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  • The Seville Reporters

In Focus: The Apple Car Is Not What You Think

There are several ideas floating around Wall Street, and if any of these ideas were to come to fruition, they would bring big gains to shareholders. But some of the rumors seem so out there that I have to scratch my head every time I hear them. While I had planned to go through several rumors that investors should watch out for, I only got to one this week. Let's discuss the first rumor, the Apple Car.

It is an unpopular opinion, but I don't believe Apple ($AAPL) will produce a car. I've heard many rumors on what Apple is going to come out with over the years, and the majority of them have been bad ideas that never materialized.

After the release of the iPhone, people said that Apple was going to make an iPhone with a physical keypad to attract the Blackberry crowd. The iPhone with a keyboard never came, what we got instead was a bigger iPhone, better known as the iPad. Then there was the Apple Television, not to be confused with Apple TV, which was already in the market. There were big rumors that Apple was going to make its own television. It's been years, and still no Apple Television.

The Apple car rumor has been around since the mid 2010s and it's been on again and off again. When the rumor heats up or someone posts an Apple car concept online, investment media gets excited and that gets Apple investors excited. What investors should think about when they hear about an Apple Car is the infrastructure required to manufacture and sell cars at scale, this should quickly subdue the excitement.

The last three years of Tesla's ($TSLA) success has allowed people to forget the years of struggle along with quarter after quarter of missed targets. Tesla's struggles served as a reminder to me that starting and maintaining an automobile company is very difficult. Though the media loves the headline that Apple is making a car, I think Apple is fully aware that it is bigger than just making a car. It's also about manufacturing at scale, setting up service centers, establishing relationships with body shops, and setting up a charging network. Completing all of this could put a serious dent in Apple's $190 billion in cash and marketable securities that it has on its books.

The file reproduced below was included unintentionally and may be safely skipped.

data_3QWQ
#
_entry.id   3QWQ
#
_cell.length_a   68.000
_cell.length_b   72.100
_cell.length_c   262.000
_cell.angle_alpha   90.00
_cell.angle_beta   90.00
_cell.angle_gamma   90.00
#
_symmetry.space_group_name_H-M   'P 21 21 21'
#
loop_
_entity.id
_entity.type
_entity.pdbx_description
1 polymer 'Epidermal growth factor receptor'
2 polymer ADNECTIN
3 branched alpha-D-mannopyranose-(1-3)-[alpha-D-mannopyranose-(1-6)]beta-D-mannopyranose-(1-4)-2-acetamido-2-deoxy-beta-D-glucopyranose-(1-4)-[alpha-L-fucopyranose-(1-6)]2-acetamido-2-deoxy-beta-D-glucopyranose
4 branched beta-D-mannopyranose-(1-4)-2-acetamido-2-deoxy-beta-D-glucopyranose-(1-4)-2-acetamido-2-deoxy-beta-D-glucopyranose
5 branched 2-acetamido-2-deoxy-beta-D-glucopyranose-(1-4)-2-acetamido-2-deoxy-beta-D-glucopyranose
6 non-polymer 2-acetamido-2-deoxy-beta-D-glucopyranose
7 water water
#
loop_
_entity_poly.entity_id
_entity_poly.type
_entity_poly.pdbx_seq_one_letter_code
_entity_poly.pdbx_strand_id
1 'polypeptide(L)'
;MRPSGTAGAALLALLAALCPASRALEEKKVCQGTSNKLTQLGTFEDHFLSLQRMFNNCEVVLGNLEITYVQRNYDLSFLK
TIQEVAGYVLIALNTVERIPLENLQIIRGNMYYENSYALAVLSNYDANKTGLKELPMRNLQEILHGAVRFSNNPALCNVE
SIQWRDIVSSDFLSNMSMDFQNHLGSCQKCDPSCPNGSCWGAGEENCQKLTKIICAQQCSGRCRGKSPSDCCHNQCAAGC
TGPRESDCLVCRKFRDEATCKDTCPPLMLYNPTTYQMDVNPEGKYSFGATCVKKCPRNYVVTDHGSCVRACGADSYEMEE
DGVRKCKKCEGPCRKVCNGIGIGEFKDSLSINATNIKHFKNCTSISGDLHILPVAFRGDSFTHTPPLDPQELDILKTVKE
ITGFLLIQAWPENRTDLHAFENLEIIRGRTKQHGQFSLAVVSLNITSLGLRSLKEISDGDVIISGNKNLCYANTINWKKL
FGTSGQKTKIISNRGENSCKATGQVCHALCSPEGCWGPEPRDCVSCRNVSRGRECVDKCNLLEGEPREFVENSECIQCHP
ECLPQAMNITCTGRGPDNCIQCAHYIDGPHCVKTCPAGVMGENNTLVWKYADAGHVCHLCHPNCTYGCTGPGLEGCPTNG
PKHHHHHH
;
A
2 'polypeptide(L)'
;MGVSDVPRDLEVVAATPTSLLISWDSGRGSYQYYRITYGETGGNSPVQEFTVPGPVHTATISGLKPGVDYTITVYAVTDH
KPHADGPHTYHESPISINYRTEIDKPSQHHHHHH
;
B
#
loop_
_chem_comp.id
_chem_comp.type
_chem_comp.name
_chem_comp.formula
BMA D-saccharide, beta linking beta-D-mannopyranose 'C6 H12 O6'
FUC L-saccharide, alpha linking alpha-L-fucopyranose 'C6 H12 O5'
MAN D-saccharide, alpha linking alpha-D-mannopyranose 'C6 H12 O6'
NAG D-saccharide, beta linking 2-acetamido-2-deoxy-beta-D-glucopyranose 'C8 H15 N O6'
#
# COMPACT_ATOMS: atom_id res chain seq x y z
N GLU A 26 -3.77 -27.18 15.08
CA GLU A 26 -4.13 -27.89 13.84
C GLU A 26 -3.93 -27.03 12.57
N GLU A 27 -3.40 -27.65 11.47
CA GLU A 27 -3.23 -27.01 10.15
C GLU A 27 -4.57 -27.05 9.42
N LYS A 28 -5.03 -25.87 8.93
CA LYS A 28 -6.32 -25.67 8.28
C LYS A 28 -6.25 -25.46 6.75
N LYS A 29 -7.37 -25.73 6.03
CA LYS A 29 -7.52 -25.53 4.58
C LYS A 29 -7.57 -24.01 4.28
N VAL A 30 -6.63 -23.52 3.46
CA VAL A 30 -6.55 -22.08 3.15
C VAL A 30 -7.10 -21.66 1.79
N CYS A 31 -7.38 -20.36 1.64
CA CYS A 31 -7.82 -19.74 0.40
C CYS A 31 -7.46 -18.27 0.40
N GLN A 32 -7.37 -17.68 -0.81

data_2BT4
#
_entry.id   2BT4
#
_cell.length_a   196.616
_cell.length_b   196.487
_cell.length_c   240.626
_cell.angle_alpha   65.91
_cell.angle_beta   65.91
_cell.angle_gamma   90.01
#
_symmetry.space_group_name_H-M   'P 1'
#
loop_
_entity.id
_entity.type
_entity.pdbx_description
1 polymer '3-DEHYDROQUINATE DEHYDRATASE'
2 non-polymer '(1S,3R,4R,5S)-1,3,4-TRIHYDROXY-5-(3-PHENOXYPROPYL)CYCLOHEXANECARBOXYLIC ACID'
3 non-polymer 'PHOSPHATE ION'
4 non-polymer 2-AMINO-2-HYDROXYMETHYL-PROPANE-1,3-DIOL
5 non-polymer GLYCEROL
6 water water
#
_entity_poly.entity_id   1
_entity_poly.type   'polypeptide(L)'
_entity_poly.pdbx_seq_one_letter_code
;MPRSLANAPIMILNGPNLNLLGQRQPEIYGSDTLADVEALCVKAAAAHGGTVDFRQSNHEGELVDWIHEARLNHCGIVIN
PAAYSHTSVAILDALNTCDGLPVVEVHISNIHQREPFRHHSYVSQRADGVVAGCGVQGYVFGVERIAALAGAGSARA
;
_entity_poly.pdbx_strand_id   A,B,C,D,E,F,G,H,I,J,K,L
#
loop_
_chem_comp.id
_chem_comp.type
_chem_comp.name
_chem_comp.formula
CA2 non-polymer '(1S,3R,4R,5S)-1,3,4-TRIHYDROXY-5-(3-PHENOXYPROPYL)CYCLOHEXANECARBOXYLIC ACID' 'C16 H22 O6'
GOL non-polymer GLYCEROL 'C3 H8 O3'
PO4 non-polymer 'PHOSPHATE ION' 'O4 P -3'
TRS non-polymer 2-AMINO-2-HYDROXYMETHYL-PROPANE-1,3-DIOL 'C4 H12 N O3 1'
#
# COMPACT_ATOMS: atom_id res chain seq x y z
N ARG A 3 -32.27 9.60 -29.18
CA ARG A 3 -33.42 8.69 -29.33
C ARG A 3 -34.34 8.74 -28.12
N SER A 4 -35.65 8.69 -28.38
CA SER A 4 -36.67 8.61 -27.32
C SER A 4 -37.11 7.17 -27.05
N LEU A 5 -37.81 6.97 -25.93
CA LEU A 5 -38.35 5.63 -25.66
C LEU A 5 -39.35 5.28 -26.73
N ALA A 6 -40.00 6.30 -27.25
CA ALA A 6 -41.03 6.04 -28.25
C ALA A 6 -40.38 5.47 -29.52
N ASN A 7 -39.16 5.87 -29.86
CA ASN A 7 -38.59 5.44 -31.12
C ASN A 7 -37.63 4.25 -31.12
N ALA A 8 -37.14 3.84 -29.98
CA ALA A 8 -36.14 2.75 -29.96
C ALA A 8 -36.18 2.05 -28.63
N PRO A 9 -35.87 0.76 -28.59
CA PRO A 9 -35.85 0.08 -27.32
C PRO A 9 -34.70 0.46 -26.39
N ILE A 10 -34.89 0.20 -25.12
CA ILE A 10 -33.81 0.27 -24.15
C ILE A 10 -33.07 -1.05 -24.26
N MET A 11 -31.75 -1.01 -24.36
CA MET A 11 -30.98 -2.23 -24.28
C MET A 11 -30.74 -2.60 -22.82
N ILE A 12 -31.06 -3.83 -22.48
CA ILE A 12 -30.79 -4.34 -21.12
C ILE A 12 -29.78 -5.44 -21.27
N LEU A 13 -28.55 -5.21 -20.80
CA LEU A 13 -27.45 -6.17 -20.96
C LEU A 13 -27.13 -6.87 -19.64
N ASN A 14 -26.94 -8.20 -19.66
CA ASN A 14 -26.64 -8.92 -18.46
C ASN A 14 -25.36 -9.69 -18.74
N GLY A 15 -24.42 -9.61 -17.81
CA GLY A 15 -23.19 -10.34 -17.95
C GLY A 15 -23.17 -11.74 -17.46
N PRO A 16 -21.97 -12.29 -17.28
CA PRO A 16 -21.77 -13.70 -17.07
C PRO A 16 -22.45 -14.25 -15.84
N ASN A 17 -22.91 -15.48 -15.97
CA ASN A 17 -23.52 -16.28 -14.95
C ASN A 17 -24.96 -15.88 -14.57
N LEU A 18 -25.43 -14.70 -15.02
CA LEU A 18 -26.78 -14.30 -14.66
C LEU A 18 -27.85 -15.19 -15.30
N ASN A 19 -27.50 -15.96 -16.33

What I think Apple is trying to do is be the brains of cars in the future. Tesla has changed the car ownership experience. Software updates to enhance features or provide new features was never a part of a car company's mandate, until Tesla. Tesla's CEO Elon Musk has always been clear that Tesla is a tech company, not a car company. Ford ($F) and GM ($GM) on the other hand are not tech companies, they are 100% car companies. My belief is that Apple is developing a product that will help companies like Ford and GM become more like a tech company, which should make their cars feel like a piece of tech instead of just a boring car.

What I imagine is, if Apple is able to get Project Titan right, it will provide the hardware and software needed for autonomous driving to auto manufacturers. It will also provide the information / entertainment system and the car itself will be an Apple wallet, which would replace toll passes. Companies like Ford and GM are going to be drawn to this offering because it will help them become more like a tech company, while keeping their auto manufacturing focus.

Can Apple Pull it Off?

I'm skeptical as to whether or not Apple can pull off what I think they're trying to do. At its core Apple is a hardware company. Autonomous driving is a hardware and software problem. I don't know if Apple has the ability to solve the software side of things. It should be noted that over the years Apple has quietly acquired small artificial intelligence and machine learning

companies like, IKinema,, Voysis, and Curious AI to name a few. The multi-billion dollar question is can Apple sew all of the knowledge and intellectual property it acquired together to make a product for automobiles? I don't know that it can.

Another concern that I have about Apple's ambitions is its place in the market. Apple is a luxury brand, and I imagine that Apple would charge auto manufacturers a premium price for their offering. I believe this is why Apple's talks with Hyundai and Kia stalled. When I think of car buying for the 99%, I think of someone wanting a Porsche, but buying a Hyundai because that's what they can afford. A Hyundai powered by Apple, could put the Hyundai automobile out of the budget of Hyundai's target market.

Then there is the walled garden, which in this case could come back to hurt Apple's quest to enter the automobile industry. If or when someone purchases a car powered by Apple, does the purchaser have to have an iPhone, iPad, or Mac product? Will the car play nicely with those who have Android phones? Will any of that even matter? If a car powered by Apple is created for those in the Apple ecosystem like a HomePod, a car company would take on a big risk dedicating even a portion of cars to Apple in hopes that iPhone users purchase it.

Who Really Knows

Right now it's all just speculation. It seems that Apple wants to get into the automobile industry, and for some people they believe the way in is by creating an Apple Car. I believe Apple has seen Tesla's struggles of starting a new car company and building cars at scale and wants nothing to do with that. A car manufactured by a traditional car company and powered by Apple is what I think Apple is going for.

In any case, I think the powered by Apple automobile project is a fairly safe project for the company to take on. If they stop working on it tomorrow, the company will still sell enough iPhones and service subscriptions to make investors happy. If they succeed in their automobile ambitions, it's another win on top of an already huge pile of wins.

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